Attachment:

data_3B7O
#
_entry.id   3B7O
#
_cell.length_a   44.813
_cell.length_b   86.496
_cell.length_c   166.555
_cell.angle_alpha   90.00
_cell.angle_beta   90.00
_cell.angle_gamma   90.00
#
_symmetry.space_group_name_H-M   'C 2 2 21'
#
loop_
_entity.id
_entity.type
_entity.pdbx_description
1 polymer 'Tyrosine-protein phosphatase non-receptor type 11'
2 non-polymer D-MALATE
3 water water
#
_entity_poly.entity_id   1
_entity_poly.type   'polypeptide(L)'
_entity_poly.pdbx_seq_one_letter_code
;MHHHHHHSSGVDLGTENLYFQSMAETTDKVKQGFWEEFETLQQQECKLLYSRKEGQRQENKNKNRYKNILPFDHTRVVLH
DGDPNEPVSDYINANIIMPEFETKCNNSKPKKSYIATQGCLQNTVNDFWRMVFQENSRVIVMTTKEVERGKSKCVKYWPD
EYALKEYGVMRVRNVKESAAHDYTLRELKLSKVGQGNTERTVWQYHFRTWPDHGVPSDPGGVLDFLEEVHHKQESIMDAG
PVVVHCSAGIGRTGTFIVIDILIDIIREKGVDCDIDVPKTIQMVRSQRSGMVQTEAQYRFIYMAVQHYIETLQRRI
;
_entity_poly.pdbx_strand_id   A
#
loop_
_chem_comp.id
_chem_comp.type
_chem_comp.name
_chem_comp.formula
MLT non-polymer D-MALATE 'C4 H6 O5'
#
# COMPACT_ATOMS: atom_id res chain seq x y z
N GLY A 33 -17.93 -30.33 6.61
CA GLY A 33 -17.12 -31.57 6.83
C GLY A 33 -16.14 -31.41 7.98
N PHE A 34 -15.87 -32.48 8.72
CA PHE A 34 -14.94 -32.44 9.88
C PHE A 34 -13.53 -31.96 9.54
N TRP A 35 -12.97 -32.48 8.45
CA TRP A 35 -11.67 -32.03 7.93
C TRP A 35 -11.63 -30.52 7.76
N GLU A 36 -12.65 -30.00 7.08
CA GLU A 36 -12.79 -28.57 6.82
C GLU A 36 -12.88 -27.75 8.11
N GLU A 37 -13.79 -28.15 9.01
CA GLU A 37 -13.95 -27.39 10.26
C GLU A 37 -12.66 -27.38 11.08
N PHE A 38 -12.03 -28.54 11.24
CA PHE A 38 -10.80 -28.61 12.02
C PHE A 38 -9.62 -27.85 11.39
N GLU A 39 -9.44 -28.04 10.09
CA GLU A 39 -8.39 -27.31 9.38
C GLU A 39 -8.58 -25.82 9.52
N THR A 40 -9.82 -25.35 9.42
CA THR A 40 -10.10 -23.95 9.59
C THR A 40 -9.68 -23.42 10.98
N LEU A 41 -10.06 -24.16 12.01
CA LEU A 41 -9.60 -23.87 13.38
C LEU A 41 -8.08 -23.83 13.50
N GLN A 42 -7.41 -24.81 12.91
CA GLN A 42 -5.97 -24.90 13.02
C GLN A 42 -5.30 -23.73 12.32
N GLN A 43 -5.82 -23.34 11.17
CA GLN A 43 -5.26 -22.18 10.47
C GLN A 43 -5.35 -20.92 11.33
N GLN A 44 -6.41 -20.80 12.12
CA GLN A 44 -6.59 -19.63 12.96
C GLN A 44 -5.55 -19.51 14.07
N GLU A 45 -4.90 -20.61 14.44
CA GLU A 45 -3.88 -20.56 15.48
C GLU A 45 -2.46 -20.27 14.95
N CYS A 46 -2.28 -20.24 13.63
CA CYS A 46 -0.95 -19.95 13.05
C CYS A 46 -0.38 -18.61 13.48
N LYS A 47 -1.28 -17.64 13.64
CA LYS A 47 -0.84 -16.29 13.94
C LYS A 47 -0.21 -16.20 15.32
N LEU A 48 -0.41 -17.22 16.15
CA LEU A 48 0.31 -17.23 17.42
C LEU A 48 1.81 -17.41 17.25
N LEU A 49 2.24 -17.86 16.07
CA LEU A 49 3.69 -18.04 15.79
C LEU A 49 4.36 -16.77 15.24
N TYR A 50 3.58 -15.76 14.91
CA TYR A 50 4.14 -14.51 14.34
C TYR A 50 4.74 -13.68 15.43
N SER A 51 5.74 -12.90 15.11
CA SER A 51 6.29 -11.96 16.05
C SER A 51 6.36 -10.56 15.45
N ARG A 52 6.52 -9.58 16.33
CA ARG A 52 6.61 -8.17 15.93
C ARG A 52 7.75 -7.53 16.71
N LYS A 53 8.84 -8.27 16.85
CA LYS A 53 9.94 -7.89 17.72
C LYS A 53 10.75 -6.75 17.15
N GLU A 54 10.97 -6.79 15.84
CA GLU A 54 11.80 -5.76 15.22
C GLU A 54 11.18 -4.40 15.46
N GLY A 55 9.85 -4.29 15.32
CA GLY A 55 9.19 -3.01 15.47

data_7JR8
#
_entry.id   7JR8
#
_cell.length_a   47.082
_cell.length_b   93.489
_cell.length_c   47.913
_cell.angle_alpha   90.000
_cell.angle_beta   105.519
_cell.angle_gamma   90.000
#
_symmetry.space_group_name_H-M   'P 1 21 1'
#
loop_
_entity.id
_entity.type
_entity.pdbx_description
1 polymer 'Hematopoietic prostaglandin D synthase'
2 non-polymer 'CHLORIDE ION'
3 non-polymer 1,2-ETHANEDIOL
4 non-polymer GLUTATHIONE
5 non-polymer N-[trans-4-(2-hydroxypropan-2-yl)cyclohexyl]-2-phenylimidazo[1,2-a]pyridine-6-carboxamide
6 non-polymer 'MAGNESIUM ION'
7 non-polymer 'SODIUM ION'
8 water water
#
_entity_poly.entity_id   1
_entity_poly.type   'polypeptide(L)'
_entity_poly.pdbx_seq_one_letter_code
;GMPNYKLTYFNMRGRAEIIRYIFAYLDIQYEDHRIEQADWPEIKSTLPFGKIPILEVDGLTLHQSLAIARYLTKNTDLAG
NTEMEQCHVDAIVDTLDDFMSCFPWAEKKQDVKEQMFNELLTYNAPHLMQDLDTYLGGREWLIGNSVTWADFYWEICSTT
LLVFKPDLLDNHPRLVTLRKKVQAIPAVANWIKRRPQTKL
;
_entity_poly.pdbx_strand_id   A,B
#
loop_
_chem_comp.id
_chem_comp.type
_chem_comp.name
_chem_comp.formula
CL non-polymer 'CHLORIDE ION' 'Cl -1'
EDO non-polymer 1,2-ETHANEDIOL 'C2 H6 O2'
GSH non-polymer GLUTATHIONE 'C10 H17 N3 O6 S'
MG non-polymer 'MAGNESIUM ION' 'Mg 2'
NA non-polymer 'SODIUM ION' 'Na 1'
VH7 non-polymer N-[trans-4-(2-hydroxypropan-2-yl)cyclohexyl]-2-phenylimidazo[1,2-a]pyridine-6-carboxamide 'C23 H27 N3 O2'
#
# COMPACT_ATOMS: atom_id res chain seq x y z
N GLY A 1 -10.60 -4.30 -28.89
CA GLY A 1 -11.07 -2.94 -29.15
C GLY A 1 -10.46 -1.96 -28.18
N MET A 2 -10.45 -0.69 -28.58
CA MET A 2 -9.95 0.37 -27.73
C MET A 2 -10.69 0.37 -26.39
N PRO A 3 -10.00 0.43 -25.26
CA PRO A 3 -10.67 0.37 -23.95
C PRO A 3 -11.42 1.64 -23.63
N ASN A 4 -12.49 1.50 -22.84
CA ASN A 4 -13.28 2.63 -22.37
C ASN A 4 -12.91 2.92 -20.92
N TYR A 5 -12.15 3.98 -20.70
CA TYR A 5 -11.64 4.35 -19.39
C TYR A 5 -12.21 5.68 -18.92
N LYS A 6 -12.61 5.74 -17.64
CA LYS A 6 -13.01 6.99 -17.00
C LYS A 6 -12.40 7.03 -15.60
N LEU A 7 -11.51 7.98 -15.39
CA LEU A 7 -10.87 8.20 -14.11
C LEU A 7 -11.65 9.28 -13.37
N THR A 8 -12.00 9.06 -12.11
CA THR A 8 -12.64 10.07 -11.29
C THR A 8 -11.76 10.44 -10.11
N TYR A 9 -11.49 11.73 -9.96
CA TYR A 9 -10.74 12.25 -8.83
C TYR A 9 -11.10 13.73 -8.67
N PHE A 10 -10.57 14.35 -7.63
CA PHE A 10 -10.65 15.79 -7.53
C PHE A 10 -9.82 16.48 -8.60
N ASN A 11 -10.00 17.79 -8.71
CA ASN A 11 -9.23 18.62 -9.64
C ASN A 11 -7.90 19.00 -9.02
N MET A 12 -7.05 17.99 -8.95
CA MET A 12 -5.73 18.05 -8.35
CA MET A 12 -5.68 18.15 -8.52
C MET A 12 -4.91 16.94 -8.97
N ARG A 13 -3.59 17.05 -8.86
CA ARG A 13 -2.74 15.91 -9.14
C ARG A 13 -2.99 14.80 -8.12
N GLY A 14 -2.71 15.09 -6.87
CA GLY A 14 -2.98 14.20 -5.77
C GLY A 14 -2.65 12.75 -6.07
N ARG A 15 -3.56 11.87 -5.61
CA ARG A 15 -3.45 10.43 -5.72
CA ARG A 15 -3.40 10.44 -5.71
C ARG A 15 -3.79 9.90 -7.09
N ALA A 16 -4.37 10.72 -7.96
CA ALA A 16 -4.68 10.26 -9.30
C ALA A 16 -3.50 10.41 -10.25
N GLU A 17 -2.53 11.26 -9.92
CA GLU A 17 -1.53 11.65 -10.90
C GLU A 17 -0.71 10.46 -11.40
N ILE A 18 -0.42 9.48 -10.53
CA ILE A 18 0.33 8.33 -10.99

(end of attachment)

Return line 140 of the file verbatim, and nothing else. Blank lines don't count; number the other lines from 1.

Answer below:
;